Ecological Challenges is a conference that gathers academics who do research on environmental issues, and activists from the ecology movement. The aim is to discuss some of the most pressing issues of our time. The conference was organized for the second time at the Department of Sociology and Human Geography at the University of Oslo, Norway, the Winter of 2017. The program lasted four days and gathered about 230 participants from 21 different countries. International participants came from India, Greece, Canada, England, Germany, Portugal, USA, Spain, Italy, Finland, Australia and Nigeria.
The theme of the 2017-conference was systems change, and among the main questions discussed were:
- What kind of systemic alternatives are desirable and feasible in the economic, political, social, and cultural spheres?
- What systems have to change, and why is it so hard to change them?
- What strategies could environmental movements adopt in order to achieve system change?
A recurring topic at the conference was how ecology activists and academics can cooperate to give attention to and achieve systems changes. This topic ran through all the plenum sessions and in many of the workshops. Among the most central points of exchange were the opening speeches of Karen O?Brien (professor in Human Geography at UiO) and Nnimmo Bassey (climate justice activist from Nigeria), and the subsequent panel discussion between Silje Lundberg (president of Friends of the Earth Norway), Aslak Heaika Hætta Bjørn (activist from the Sami youth organization Noereh), Jana Sillmann (researcher at Cicero) and Jonathan Feldman (economic historian from Stockholm University). Crucial were also the panel discussions concerning the role of the trade union movement in the green transition, with Jeanette Iren Moen (Norwegian United Federation of Trade Unions), Jan Olav Andersen (The Norwegian Electrician and IT worker's union), Ingunn Gjerstad (Norwegian Confederation of Trade Unions in Oslo) and Stefania Barca (University of Coimbra, Portugal), as well as the discussion on the sharing economy with Agnes V. Tvinnereim (Sustainable Lives), Ruby van der Wekken (Commons.fi) and Peter Staudenmaier (Marquette University, USA).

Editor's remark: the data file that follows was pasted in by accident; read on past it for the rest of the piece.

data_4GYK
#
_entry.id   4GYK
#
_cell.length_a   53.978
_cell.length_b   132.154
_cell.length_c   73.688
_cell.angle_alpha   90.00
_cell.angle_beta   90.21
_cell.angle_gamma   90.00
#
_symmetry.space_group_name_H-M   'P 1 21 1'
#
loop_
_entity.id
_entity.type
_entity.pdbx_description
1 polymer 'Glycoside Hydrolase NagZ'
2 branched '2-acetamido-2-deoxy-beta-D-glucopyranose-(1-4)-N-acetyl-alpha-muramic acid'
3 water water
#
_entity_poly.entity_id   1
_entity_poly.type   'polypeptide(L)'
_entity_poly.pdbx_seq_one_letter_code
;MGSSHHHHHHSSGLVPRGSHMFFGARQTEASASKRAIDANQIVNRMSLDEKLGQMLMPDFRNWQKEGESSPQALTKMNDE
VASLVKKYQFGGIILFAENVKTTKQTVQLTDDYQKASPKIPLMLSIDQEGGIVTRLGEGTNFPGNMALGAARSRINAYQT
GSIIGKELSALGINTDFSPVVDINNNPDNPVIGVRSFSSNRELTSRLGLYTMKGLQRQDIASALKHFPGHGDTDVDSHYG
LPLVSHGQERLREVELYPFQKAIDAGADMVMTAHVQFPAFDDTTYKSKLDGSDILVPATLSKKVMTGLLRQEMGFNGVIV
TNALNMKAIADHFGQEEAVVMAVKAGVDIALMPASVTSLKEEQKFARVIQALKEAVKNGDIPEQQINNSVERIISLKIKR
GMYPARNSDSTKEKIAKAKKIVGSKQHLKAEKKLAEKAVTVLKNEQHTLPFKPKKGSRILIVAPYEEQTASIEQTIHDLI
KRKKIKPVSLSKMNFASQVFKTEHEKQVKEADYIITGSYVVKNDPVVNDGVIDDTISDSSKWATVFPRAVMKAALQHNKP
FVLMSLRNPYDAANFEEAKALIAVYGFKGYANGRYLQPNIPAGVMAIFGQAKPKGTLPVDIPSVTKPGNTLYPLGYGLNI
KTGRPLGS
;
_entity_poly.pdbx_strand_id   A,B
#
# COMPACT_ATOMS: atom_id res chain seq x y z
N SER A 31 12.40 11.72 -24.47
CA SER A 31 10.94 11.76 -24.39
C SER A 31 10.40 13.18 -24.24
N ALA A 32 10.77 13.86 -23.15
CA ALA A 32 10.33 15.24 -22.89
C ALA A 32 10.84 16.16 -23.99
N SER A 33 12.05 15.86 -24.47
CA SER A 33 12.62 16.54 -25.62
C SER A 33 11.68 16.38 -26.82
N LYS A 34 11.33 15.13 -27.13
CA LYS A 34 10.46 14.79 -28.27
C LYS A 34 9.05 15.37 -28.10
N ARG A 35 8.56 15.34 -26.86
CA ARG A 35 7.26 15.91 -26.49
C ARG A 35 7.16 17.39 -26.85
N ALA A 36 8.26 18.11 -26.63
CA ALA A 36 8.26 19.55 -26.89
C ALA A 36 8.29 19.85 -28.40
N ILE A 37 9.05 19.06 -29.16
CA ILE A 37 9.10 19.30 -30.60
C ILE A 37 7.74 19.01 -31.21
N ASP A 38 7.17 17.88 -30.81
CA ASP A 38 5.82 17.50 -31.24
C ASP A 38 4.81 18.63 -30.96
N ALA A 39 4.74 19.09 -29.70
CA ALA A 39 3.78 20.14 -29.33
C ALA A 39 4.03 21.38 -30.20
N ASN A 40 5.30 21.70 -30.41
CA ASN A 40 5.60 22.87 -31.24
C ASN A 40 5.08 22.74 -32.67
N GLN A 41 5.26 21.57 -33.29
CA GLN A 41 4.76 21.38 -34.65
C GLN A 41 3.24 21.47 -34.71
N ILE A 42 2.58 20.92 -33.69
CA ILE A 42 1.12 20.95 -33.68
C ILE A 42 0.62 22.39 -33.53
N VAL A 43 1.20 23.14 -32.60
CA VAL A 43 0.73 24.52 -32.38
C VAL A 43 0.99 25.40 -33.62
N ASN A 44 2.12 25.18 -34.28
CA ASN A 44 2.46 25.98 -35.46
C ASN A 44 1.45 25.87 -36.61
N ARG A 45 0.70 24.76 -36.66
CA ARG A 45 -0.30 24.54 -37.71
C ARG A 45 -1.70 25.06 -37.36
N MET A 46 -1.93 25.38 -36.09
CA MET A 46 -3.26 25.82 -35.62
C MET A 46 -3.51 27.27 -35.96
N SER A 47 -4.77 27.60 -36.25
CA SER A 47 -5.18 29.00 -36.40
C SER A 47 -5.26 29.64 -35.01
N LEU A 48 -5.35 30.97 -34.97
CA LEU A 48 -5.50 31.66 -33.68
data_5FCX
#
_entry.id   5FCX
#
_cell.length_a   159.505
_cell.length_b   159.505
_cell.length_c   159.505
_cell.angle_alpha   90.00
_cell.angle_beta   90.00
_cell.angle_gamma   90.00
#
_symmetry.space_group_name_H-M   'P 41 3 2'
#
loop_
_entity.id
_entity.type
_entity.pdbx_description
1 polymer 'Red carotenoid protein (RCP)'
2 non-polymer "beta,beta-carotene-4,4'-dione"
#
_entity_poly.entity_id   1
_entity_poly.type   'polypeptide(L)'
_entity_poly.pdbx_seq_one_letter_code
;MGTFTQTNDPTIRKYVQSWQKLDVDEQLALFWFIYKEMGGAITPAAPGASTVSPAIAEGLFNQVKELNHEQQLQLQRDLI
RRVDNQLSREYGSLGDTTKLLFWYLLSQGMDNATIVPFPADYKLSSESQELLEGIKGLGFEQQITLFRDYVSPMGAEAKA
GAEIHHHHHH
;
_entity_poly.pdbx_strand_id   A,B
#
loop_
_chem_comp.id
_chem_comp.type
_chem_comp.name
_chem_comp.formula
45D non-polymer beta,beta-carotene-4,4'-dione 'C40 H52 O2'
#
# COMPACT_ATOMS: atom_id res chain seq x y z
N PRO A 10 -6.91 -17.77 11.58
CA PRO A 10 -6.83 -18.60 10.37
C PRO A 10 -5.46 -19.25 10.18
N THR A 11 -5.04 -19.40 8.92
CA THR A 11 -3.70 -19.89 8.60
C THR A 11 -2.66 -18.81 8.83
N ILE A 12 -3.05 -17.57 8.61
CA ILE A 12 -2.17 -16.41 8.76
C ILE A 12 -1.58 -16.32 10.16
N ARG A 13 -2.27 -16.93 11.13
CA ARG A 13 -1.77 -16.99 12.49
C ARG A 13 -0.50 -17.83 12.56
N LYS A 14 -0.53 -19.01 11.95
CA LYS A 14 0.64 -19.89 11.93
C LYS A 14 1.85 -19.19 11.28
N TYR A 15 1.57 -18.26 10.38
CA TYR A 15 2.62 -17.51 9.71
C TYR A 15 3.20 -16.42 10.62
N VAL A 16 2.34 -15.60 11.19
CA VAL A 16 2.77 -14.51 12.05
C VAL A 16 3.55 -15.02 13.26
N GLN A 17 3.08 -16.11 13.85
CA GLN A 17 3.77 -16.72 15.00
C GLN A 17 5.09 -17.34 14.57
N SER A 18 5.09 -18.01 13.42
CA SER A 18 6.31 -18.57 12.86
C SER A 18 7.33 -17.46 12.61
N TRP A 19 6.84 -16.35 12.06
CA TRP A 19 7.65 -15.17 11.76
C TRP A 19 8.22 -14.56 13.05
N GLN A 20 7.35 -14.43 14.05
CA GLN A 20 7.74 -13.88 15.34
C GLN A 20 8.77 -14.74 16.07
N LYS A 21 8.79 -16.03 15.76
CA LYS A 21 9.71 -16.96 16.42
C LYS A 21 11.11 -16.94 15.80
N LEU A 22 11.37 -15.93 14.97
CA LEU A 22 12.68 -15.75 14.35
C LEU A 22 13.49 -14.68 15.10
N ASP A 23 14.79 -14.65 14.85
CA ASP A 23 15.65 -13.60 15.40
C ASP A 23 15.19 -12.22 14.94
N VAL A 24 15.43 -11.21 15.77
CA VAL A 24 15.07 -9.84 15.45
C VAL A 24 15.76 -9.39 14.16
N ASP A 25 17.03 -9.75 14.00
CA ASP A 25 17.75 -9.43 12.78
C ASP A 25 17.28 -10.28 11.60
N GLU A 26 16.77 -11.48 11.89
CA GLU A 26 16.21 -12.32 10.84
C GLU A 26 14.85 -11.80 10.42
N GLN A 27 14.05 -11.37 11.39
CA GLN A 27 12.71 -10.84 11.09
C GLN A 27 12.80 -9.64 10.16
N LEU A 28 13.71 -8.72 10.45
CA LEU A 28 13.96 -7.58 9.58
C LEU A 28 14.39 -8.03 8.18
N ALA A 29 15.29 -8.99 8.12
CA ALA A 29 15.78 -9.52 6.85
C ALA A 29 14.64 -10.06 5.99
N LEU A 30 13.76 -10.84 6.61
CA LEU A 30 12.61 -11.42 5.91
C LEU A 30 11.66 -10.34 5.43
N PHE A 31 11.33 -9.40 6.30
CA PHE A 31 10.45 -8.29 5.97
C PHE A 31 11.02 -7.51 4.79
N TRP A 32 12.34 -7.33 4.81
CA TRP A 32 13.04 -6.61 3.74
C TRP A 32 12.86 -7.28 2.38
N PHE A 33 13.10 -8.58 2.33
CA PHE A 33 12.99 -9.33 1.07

Videos with lectures and panel discussions can be viewed on the conference website (ecologicalchallenges.org), and will be uploaded to youtube. Several participants are working to get their papers published in peer-reviewed journals. In addition to this, New Compass Press will publish a book with selected papers from the conference during 2017 or beginning of 2018. The two conferences in 2014 and 2017 have contributed to forge ties between researchers and activists from several different countries, and we believe that the increasing number of participants demonstrates that more people are getting to know the conference and the unique discussions it raises.
The Ecological Challenges conference in 2014 was a success, and we want to improve it for 2017. The forthcoming conference will have a sharpened focus on system change. Despite attempts at international negotiations and technological innovations, carbon emissions levels are flying through the roof and loss of biodiversity remains high. Is it possible to reduce global environmental change and mitigate climate change within current institutions, or does a transformation require systemic changes? What kind of ecological systemic alternatives are feasible in the economic, political and social spheres? Why is a systemic transformation so hard to achieve? What role can the environmental movement and ecology minded academics play in the debate and implementation of systemic changes? The conference will gather both academics who work on these themes, as well as activists from the ecology movement. We organize the event on the premise that activists from the movements will benefit from a theoretical reflection on its positions and practice, and that academics will benefit from entering into a dialogue with the movements about their research questions, methods and analytical perspectives. As such, the conference attempts to open a venue for the co-production knowledge of environmental issues, and hopefully also for the co-design of transdisciplinary research and development projects. The program includes key-note speeches, panel discussions and paper sessions, and more interactive group session. To emphasize the link between theory and practice we want to cross-fertilize the different items on the program: a system challenge that is raised in a speech will also be discussed in panels, paper sessions and workshops. We will also use less traditional formats to ensure that non-academics also benefit from the exchange of ideas. Key events will be open for non-paying attendees, to ensure a broader participation.
MILUTARENA-Formidlings- og koordineringstiltak knyttet for miljø- og utviklingsforskning